Microaggressions Matter

September 28, 2017

My friend and I attended the same camp in the summer. She’s Filipina, her skin is significantly tanner than mine, her black hair is cut into a bob style with bangs, she wears glasses and has a completely different clothing style than mine. I’m Chinese, pale, with long, dark brown hair and no bangs or glasses. On the second day, the professor had already memorized everyone’s names. Correction. She had memorized everyone’s names except ours. She somehow managed to mix us up.

To many, this small mistake might seem trivial. But that’s the point. Her action was a microaggression. Microaggressions aren’t comments that necessarily intend harm, but they do, nevertheless. Mixing up two Asians while getting everyone else’s name correct is a subconscious generalization that all Asians look similar.  People who wonder why the comments can’t just be laughed off or ignored don’t see the bigger picture. It’s not just one comment. It’s the constant barrage that confirms harmful stereotypes.

Comments like “You’re so pretty for a dark-skinned girl,” “Why do you sound so white?” and “You don’t act like a normal black person” are derogatory, uplifting Caucasian people as the quintessential race. It’s easy for these comments to slip through our mouths without realizing the full extent of what they mean, but the impact is deep. Generalizing entire races with stereotypes strips individuals of personality and character.

Through microaggressions, we can see everyone’s internal prejudices unveiled because these comments and actions ultimately idealize one character.  

Racism projects itself through many different forms like microaggressions, and they occur on a daily basis here at Los Altos. It extends even to the classroom, where enforcing stereotypes through microaggressions discourages students to take harder AP classes.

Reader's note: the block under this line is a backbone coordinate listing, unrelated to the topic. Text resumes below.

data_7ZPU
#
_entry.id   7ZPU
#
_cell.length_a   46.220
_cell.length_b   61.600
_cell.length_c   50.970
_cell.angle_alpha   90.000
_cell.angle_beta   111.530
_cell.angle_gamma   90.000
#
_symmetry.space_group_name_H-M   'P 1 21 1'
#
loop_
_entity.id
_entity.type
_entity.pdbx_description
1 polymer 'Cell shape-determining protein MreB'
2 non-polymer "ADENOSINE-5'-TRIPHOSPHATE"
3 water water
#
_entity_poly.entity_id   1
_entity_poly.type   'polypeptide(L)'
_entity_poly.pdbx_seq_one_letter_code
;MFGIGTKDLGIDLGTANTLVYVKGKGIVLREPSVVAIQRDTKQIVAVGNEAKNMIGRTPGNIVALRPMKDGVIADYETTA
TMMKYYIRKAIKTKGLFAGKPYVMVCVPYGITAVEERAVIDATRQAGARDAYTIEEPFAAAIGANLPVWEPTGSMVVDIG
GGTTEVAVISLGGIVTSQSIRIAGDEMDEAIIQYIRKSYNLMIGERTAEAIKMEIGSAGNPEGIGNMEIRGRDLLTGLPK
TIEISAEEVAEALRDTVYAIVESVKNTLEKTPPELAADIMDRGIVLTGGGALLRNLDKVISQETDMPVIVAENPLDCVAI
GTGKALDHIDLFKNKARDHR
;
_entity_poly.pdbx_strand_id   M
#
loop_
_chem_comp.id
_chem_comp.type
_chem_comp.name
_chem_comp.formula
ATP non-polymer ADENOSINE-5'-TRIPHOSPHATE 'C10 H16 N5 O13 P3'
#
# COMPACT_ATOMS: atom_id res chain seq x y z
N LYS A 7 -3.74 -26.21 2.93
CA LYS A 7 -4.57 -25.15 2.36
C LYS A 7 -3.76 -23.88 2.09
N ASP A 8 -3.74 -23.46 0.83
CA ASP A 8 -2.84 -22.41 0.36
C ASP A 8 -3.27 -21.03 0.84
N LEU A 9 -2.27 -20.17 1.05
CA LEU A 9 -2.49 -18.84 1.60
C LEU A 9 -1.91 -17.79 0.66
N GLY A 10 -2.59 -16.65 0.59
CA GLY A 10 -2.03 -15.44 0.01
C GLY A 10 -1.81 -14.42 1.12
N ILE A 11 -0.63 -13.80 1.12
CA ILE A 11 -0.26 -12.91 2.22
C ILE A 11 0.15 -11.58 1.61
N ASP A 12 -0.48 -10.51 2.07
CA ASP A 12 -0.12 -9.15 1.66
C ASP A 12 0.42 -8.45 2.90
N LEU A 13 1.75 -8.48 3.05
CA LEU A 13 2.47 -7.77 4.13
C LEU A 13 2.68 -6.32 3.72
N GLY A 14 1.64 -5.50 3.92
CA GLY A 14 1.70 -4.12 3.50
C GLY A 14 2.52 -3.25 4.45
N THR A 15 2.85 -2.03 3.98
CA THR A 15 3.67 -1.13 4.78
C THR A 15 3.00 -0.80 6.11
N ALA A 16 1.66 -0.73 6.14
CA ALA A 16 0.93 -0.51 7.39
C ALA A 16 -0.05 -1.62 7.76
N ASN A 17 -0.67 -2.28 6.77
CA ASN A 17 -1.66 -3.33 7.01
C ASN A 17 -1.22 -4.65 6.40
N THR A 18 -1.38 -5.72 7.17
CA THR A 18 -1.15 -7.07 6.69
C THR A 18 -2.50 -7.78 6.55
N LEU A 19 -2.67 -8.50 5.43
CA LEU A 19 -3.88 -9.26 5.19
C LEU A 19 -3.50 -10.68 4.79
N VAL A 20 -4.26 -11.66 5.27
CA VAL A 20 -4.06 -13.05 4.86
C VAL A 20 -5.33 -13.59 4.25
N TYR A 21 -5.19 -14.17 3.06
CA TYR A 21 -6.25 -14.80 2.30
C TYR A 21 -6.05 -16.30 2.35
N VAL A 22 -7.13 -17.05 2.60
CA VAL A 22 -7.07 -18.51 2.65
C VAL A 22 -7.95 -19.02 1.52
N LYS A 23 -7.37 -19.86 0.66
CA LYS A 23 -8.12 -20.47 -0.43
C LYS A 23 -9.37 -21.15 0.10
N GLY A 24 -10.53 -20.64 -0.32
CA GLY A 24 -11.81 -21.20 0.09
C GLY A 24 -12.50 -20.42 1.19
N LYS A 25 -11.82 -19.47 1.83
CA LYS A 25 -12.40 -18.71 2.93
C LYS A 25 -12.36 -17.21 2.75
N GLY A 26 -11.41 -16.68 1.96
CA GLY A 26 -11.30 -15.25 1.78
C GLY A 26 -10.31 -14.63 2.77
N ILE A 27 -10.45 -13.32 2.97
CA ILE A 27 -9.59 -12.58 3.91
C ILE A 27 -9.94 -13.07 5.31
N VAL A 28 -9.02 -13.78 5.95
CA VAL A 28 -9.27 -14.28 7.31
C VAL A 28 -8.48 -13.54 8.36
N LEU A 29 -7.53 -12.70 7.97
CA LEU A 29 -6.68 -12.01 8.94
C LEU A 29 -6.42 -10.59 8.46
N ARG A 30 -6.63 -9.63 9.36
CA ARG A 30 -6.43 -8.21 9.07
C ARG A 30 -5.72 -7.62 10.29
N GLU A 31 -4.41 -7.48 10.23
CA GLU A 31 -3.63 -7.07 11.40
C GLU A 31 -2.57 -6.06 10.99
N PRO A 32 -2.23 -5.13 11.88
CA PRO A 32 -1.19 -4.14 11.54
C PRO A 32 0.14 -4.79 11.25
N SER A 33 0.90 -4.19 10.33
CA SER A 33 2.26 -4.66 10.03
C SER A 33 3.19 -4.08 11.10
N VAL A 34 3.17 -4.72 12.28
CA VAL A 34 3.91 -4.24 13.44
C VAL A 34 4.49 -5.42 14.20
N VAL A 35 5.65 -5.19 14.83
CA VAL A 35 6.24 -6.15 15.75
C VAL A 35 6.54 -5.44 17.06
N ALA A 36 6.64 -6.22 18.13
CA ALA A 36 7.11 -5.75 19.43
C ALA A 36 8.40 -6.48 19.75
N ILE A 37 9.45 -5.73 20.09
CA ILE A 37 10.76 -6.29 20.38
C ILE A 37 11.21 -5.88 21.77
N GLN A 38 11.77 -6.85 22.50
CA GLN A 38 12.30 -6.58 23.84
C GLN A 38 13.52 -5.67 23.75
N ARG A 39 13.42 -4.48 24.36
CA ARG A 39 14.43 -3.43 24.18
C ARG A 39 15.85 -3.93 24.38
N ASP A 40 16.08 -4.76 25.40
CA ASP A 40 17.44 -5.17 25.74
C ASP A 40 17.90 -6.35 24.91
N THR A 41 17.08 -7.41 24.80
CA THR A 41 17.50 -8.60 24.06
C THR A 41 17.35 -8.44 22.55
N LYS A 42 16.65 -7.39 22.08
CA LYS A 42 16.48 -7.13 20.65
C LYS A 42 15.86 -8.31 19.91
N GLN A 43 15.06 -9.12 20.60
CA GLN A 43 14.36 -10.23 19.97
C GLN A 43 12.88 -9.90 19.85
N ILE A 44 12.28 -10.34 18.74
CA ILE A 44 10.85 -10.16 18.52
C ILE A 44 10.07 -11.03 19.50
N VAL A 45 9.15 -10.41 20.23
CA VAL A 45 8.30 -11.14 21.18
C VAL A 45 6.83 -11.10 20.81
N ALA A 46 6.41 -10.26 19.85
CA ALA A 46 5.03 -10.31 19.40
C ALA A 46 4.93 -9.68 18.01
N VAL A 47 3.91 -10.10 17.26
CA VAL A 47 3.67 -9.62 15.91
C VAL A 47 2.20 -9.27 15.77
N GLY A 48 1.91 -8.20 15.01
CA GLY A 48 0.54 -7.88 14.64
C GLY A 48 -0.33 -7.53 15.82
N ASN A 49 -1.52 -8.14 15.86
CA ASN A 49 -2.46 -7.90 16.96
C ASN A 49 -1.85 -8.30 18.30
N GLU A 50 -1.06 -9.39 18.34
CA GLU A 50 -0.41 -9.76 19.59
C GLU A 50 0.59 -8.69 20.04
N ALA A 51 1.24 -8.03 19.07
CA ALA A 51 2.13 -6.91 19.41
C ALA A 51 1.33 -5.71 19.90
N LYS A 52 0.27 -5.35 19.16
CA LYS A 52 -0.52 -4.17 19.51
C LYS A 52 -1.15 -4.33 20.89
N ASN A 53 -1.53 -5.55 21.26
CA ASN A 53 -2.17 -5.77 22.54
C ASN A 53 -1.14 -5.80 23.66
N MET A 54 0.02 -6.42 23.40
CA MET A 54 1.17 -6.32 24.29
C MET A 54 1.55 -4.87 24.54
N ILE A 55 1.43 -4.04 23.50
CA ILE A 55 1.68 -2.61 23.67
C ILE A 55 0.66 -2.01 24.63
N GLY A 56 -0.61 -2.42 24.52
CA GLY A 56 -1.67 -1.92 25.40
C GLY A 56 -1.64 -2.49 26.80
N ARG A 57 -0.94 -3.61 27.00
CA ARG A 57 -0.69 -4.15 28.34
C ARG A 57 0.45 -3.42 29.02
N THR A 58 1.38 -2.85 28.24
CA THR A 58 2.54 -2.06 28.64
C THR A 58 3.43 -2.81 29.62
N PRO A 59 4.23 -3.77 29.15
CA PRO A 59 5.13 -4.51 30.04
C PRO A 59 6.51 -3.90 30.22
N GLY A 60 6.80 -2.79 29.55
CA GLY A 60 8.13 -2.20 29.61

Microaggressions stretch across genders as well, and enforcing these stereotypes on any one group has a negative impact on the recipient’s end. Social psychologist Claude Steele analyzes the effects of these stereotypes through multiple studies in his book “Whistling Vivaldi.” In one of his studies, female math majors performed significantly worse on tests when reminded of the stereotype that women can’t compete against men in math. Microaggressions allow these stereotypes to live on and continue to create negative impacts.

We can recognize differences and similarities without being racist about it. It begins with recognizing the prejudices within ourselves without brushing them off as slights. To ignore microaggressions is to normalize them, and normalizing microaggressions only strengthens racism. These daily comments affect the way we view the world and each other, and they’re overlooked way too often.

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